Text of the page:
Patrick and his cohorts at the conference
            YALI brought together some of the brightest young minds in West Africa! 
 
Amidst all of the hard work, we enjoyed a fun trip to the University of Ghana gardens where we enjoyed many thrills and chills. I faced my fear of heights when I had to walk on a canopy walkway that was high above the ground. They say men do not know fear, but I realized this was a cliché. Also, I had the opportunity to interact with several others beyond the classroom and opened myself to several conversations on a variety of topics such as food, language, currency, transport, technology, and many others. We laughed over food and gathered memories through photographs. 
 
Amongst the many first things that I experienced was a field trip to the Tema Sea Port of Ghana where we took a tour, guided by officials of the Ghana Ports and Harbors Authority. We were educated on the activities of import and export of the Ghanaian economy. There was also a ride on a war vessel where we took a 45-minute sail on the sea. It was a beautiful adventure yet my body reacted negatively to the motion of the ship.
 
The three weeks onsite came to an end with an exciting yet emotionally provoking closing ceremony as many cried. Bonds were formed, friendships developed, and families evolved. As part of the training, we were tasked with eight weeks of post training activities i.e. four weeks of mentorship and four weeks of community service in our home countries. For me, this has been a great learning experience as every day I experienced different things. 
 
How do I wish to help my community with this knowledge? Apart from my community service with my Sierra Leonean team, which is on cleaning and sensitization of the Rogbala community and youths, I wish to start a project that is on awareness of young females on menstrual hygiene, as I have observed this is a major issue in my community. Most of these girls have limited access to sanitary pads and the issue of hygiene during menstruation has not been given adequate attention. In my community, the selling of sanitary towels is done predominantly by pharmacies, and there are only a few pharmacies in just the big towns. As such, it is a major challenge.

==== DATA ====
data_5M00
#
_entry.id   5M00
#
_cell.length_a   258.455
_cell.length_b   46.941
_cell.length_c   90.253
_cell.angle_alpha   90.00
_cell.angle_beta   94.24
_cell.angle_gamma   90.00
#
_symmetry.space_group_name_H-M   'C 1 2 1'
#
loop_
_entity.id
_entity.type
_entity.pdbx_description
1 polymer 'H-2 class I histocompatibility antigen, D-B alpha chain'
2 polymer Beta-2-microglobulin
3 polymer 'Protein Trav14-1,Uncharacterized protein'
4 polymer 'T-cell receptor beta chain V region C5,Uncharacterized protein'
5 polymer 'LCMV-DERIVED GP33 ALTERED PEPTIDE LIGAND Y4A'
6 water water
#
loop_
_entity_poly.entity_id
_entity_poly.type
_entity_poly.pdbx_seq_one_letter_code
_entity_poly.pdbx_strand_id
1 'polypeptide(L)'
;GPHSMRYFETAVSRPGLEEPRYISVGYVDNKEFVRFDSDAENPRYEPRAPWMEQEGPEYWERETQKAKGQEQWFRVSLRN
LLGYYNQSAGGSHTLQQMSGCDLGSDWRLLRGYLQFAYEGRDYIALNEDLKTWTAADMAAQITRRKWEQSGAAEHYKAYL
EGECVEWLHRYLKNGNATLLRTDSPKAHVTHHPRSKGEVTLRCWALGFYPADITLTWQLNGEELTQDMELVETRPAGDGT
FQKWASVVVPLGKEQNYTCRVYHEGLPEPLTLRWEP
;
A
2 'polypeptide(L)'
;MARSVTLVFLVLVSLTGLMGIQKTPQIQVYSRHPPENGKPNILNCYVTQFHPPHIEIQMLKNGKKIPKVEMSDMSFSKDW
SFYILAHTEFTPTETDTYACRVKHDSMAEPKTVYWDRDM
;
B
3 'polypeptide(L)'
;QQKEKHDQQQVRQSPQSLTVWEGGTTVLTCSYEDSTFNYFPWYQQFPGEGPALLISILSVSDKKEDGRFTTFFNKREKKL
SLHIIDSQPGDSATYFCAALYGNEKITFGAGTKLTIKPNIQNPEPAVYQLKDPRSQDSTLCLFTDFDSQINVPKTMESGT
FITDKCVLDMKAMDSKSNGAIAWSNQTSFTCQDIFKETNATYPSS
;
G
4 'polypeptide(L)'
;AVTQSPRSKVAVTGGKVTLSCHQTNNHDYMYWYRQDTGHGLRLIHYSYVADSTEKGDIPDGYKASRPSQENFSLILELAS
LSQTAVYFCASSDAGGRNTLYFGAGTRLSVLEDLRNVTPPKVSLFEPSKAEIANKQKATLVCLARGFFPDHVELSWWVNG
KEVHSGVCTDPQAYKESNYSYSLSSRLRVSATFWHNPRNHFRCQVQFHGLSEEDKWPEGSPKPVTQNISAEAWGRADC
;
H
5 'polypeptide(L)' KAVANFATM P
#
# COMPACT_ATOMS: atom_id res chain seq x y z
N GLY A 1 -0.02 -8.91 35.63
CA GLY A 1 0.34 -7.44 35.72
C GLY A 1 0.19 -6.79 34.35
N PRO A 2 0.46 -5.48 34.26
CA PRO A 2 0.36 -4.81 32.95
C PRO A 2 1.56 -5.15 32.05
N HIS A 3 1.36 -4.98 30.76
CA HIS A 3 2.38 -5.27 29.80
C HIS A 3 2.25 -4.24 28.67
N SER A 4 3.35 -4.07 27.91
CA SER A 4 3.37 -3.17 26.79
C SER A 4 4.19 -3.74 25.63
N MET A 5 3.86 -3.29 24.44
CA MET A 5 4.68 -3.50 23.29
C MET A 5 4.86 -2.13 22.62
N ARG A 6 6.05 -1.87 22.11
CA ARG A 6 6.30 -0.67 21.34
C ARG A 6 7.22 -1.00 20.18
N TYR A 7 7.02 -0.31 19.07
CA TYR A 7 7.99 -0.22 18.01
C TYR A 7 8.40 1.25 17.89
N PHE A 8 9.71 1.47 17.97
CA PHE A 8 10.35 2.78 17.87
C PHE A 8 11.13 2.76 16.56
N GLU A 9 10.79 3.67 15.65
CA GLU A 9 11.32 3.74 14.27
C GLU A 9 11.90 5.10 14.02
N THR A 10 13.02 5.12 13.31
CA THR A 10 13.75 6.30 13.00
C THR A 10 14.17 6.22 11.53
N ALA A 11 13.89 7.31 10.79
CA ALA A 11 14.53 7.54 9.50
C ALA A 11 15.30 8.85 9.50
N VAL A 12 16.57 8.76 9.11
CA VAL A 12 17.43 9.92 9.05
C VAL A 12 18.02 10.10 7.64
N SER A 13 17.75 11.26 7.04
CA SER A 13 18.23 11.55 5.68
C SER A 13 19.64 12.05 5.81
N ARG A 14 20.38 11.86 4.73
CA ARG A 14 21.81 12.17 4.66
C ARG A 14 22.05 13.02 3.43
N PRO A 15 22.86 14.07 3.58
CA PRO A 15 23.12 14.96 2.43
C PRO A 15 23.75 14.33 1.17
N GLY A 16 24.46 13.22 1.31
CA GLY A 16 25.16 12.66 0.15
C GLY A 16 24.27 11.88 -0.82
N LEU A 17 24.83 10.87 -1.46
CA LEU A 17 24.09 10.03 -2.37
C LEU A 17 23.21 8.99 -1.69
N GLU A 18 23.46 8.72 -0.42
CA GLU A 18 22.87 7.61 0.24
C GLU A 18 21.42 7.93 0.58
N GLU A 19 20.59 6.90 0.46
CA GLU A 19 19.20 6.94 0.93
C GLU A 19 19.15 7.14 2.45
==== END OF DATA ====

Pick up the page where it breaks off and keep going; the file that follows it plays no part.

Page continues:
Patrick
Patrick has big plans to use the skills he learned at YALI in his community in Sierra Leone. As a service project, he wants to make sure women have access to sanitary products. 
 
In all, this has been and continues to be a mind-broadening experience. I have built social relationships, learnt the need of giving back to my community in my own small way, seen the light in Africa, and I have been empowered to do more. I experienced the much spoken about Ghanaian hospitality and the passion for development has been ignited in me. The opportunity to take part in this initiative has been a life changing one and I hope to impart that change in my own little way. Amidst the variety of accents, we spoke one language, the language of a better Africa.
 

 

 
Patrick would not be able to attend the YALI conference without your support. You, and many others like you, made sure that Patrick did not stay trapped in poverty in Sierra Leone. You gave him food, clean water, and an education. You supported Patrick as he attended university and made sure he could achieve his dreams!
 
In the fall, Patrick plans on attending law school. He hopes to apply the skills he has learned from YALI to become a lawyer and end corruption in Sierra Leone.